The 37-year-old has a title: executive vice president of Optum. But she wears many hats, including running a division that sells affordable hearing aids that cost from free to $599 for UnitedHealthcare members. Non-plan members can get similar hearing aids for up to 70% less than they’d pay in other outlets.
Opioid overdoses have killed more than 300,000 since 2000—and the death rate is rising. Buprenorphine could save thousands more lives than it does—if it weren’t for legal barriers, a fear of disruptive patients, and insurance red tape. And it can be prescribed in the primary care physician’s office.
The medical home model for delivering health care is getting tested for people with mental health problems. Missouri has been a pacesetter. By using a cost-based prospective payment system for health home patients, Missouri Medicaid shifted providers’ emphasis from periodic acute care-to-care management with a focus on preventing high-cost exacerbations.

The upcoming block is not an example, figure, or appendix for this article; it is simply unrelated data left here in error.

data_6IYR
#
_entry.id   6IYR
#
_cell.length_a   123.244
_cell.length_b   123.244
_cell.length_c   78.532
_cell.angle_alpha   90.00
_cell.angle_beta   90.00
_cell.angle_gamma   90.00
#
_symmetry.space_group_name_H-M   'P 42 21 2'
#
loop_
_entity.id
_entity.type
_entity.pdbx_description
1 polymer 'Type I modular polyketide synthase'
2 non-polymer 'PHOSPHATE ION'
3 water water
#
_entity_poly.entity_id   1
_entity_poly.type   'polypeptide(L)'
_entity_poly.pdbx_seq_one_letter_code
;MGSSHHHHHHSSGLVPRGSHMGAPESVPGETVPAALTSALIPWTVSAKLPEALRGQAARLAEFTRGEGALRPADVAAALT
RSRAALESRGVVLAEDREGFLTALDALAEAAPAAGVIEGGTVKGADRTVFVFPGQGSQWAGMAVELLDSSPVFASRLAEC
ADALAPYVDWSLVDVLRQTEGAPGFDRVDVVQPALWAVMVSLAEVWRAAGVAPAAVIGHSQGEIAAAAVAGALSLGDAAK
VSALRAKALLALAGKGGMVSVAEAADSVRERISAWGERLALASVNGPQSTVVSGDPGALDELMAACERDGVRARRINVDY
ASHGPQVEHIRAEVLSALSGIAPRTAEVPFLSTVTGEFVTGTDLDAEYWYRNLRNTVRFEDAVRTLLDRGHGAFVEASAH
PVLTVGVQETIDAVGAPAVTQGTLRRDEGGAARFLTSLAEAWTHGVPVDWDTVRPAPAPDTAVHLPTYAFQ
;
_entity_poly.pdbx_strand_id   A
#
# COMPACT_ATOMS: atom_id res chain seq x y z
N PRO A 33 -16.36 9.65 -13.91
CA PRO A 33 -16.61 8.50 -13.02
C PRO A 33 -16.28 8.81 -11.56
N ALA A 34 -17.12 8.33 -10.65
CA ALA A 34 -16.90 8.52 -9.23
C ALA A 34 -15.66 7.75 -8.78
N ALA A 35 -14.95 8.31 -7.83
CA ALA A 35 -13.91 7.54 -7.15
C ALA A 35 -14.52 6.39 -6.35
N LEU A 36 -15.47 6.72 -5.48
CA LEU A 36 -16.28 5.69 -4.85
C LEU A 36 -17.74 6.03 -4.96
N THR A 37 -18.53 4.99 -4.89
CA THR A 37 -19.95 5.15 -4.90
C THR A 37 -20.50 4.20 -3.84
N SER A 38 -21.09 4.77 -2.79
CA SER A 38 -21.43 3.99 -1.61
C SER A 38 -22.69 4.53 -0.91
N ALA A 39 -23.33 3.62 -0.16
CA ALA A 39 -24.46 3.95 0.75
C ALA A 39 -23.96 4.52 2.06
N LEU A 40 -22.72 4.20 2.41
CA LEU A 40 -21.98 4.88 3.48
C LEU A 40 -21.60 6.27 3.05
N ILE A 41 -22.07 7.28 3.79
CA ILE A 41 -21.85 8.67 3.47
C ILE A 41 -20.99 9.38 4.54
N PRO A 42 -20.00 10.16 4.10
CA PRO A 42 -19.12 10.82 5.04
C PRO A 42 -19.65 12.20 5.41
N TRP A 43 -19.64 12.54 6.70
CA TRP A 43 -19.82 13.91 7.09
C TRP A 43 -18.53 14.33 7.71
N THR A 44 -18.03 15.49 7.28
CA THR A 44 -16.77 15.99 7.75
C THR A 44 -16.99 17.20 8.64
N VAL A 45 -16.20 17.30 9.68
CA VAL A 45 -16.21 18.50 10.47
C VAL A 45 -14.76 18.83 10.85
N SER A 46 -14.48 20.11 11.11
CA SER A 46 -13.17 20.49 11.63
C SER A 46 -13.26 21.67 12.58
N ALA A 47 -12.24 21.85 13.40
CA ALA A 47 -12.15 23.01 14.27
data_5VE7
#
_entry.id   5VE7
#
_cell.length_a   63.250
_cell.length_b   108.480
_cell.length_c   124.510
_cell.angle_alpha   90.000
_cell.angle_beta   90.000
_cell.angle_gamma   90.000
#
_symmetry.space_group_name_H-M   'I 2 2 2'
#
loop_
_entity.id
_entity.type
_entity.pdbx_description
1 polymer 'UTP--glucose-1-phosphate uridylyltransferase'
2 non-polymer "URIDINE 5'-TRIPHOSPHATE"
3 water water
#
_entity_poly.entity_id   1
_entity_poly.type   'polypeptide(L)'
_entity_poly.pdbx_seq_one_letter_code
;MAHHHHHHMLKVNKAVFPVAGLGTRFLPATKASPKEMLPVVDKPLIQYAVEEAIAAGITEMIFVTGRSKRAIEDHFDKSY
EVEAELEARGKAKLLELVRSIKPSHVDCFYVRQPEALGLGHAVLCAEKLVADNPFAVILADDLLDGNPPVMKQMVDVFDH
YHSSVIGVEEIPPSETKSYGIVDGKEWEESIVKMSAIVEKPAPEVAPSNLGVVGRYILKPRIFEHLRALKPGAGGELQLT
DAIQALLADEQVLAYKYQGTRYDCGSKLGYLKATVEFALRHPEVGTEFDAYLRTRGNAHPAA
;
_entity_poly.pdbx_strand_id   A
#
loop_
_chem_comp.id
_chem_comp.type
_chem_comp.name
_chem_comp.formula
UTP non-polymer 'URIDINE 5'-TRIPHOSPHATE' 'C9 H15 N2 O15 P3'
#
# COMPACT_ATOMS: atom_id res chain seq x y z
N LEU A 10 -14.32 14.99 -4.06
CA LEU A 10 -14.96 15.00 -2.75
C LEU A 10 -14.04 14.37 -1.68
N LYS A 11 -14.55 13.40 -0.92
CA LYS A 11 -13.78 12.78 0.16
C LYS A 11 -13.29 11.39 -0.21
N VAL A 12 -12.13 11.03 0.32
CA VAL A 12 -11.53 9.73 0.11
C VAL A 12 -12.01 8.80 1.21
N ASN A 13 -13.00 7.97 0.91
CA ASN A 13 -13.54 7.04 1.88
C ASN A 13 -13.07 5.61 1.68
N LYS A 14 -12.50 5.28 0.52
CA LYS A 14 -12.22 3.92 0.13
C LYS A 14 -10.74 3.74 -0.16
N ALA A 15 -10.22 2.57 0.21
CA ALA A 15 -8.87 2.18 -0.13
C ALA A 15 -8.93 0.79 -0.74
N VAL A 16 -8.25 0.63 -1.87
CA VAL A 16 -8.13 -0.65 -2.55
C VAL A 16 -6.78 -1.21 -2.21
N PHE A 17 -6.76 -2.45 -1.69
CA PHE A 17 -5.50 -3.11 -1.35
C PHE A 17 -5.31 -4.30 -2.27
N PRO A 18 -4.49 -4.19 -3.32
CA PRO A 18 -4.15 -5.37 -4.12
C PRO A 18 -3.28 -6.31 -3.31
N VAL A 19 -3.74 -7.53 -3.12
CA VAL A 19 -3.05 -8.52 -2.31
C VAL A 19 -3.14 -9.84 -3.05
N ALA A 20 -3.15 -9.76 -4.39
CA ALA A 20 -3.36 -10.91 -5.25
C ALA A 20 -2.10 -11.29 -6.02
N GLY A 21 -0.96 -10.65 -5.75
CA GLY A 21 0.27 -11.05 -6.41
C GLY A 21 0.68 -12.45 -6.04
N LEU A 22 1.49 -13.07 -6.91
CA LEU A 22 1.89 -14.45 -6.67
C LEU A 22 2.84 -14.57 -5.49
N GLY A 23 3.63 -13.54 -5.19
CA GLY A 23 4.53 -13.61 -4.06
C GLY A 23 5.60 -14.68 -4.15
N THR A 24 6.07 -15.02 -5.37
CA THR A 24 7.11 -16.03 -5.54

Demand for mental health services outstrips the supply of psychiatrists. Aggravating the situation: Many psychiatrists don’t take insurance. Nurse practitioners and physician assistants are beginning to fill the gap.
Insurers are playing “small ball” and not showing leadership, says the former congressman. And some “spin-dry” inpatient providers are doing more harm than good in combating the opioid epidemic. Meanwhile, Kennedy, who chronicled his own harrowing mental health and addiction struggles in a 2015 memoir, says he has been sober for more than six years.
The document “Feature and Function Recommendations To Optimize Clinician Usability of Direct Interoperability To Enhance Patient Care” offers recommendations from the clinician point of view. Widespread adoption of even a few of these recommendations by designers and vendors would greatly enhance care.